If I have one giant pet peeve in any narrative story, it’s when smart people do really dumb things to help advance the plot. Sometimes I can turn my brain off and forgive certain things, but not when the entire plot of your film is predicated on bad mistakes. In a recent IO9 article, they asked Bruce Campbell about the secrets of great film-making. He responded
“I think horror movies are better if people give a shit, and make a decent movie. I feel like there’s lazy film-makers in general out there. I [would like] a little more industrious film-making, please. I just think they need to work a little harder, pay attention, and don’t treat audiences like they’re stupid.”
I wish director Fede Alvarez would have followed that basic rule in making this film. To be fair Evil Dead isn’t all bad. It has some great moments in the middle of the flick, but the beginning and the end surpass my ability to suspend disbelief.
The plot of this remake revolves around five young adults taking a trip to a cabin in the woods so one of them kick a bad drug habit by going cold turkey. Once they are all at the cabin, they discover that it had been broken into, and slightly vandalized. After a trip into the cellar they find a book that unleashes a demon bent on destroying the world once it has all five of their souls. This alone was kind of a cool idea for a plot. Once the drug addict starts to have issues detoxing, you can see why she might start to see weird things, or claim crazy events are happening just to get the hell out of the woods and back to her stash.
In the season 3 Halloween episode of Community, Abed goes on a pretty good rant about stupid people in horror films that deliberately put themselves in danger. The story isn’t scary because the characters make choices the audience wouldn’t make. Evil Dead unfortunately falls victim to this mistake. Here’s a multiple choice question for the general audience that might be a bit spoilery.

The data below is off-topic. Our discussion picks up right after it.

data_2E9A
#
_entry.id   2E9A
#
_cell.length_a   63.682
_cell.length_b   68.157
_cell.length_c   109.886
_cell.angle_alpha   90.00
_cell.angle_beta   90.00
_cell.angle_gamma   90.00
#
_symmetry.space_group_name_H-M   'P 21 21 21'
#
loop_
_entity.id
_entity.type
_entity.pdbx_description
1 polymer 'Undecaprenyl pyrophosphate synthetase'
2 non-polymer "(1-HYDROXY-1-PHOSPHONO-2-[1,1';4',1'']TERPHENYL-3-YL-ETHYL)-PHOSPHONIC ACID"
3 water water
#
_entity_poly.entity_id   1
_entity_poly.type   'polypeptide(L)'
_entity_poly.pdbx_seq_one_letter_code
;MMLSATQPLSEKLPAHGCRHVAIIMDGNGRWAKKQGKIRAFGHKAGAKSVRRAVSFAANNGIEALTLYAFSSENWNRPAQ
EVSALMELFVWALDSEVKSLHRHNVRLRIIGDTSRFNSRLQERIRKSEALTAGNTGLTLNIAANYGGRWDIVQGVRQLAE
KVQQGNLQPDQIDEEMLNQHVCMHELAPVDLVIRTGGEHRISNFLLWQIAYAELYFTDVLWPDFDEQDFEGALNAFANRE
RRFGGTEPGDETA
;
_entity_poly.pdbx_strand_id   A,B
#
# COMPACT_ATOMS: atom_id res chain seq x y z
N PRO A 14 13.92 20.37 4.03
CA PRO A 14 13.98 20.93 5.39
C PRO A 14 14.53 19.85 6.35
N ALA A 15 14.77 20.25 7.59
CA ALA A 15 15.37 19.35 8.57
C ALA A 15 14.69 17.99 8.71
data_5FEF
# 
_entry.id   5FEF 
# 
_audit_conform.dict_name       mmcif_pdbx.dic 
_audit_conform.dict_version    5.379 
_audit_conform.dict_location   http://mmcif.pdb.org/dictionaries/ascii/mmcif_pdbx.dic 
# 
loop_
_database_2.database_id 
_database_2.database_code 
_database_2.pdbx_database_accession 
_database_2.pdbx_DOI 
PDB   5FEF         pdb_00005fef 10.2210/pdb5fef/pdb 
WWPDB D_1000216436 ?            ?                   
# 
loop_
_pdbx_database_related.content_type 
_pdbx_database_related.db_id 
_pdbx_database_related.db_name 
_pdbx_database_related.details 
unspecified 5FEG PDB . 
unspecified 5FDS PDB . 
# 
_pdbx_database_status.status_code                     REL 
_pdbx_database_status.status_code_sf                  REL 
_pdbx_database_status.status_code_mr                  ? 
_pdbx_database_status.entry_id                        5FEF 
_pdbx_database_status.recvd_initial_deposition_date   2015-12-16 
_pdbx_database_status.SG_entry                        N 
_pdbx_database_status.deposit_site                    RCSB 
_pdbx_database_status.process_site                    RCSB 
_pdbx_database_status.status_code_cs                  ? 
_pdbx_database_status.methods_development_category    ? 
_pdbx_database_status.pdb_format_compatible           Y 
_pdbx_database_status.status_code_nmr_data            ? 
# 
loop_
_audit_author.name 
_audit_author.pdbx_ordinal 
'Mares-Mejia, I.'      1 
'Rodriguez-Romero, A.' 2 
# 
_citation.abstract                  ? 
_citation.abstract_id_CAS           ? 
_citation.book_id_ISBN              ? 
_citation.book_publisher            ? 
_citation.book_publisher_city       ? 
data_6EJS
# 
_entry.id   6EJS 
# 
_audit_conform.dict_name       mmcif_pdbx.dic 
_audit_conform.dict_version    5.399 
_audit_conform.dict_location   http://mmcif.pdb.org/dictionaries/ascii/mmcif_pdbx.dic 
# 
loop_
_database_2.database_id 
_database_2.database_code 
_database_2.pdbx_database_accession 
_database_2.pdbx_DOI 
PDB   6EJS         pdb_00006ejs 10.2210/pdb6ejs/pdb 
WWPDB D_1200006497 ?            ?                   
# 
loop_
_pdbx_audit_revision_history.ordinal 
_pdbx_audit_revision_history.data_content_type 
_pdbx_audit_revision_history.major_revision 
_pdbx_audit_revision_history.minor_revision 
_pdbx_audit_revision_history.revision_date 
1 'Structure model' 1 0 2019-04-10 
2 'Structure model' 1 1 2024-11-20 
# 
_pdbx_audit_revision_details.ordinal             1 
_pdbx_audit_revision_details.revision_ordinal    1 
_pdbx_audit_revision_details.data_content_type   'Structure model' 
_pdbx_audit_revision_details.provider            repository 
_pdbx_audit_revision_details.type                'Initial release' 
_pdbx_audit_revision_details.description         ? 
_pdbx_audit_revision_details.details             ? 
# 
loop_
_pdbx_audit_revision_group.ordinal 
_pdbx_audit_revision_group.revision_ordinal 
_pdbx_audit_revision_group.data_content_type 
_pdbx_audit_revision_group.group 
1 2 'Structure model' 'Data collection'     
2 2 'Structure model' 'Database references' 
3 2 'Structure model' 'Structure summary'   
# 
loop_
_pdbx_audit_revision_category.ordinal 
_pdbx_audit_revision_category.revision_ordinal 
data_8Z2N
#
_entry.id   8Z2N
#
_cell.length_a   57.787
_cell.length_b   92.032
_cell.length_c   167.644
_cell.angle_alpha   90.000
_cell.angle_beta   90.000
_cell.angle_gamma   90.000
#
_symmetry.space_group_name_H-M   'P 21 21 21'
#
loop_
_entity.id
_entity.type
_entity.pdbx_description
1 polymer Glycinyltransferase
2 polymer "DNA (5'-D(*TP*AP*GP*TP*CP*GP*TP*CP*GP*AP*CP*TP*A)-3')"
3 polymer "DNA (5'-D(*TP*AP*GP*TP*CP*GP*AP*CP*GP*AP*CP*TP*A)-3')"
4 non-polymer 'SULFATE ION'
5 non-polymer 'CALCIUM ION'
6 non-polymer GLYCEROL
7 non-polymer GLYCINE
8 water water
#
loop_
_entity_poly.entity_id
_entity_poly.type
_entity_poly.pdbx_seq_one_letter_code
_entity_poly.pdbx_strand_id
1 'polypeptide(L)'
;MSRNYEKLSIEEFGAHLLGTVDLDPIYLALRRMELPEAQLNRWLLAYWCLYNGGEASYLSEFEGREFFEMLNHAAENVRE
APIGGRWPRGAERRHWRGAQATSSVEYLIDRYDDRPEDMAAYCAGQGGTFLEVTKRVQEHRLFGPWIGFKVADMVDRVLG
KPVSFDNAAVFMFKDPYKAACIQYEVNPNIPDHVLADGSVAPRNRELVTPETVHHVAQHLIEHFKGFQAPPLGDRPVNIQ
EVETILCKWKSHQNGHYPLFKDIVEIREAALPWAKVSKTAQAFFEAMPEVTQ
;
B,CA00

You walk into the cabin you own, that had been broken into. Upon entering a cellar you see blood everywhere, and about 50 cats skinned and hanging from the ceiling. Further back into the basement (who through the filed of dead hanging cats?!?!?) you find a shotgun that doesn’t belong to you, and something covered in a trash bag and barbwire. Do you:
- A) Call the cops
- B) Leave the cabin immediately because you don’t know if the people who broke in would come back.
- C) Both A and B
- D) Decide to stay the night, and clean the cats up in the morning, and find out whats in the barbwire wrapped bag.
If you chose D, than Evil Dead is right up your alley. If you chose anything else, than you will be heavily annoyed by this film. The idea that one of your characters already has a reason to freak out because she’s detoxing is enough. The other characters would have slowly started to question whether it was the drugs leaving her system, or something more sinister.
Despite all of that, there are some good parts of this film. There were genuine scary moments that unsettled me at times. They took some of the horrific moments that looked kind of goofy in the original films, and turned them into moments I had a hard time watching. My girlfriend turned away from the screen several times because she couldn’t watch the level of gore in Evil Dead. I probably turned away once or twice myself. The entire middle of the film was pretty decent. I was almost willing to overlook the poor beginning all the way up until the climax, which I won’t spoil, but it had some ridiculous moments. The climax kind of felt like something out of the original Evil Dead films, but it didn’t fit well with the rest of the movie which took it self a lot more serious in tone.
Overall I’d say you should skip this film. Just pretend it doesn’t exist, and go back and enjoy the other Evil Dead films. If you do see this film, then I recommend you skip the first 20-30 minutes, and sit through the credits for a small stinger that might make you feel a little bit better.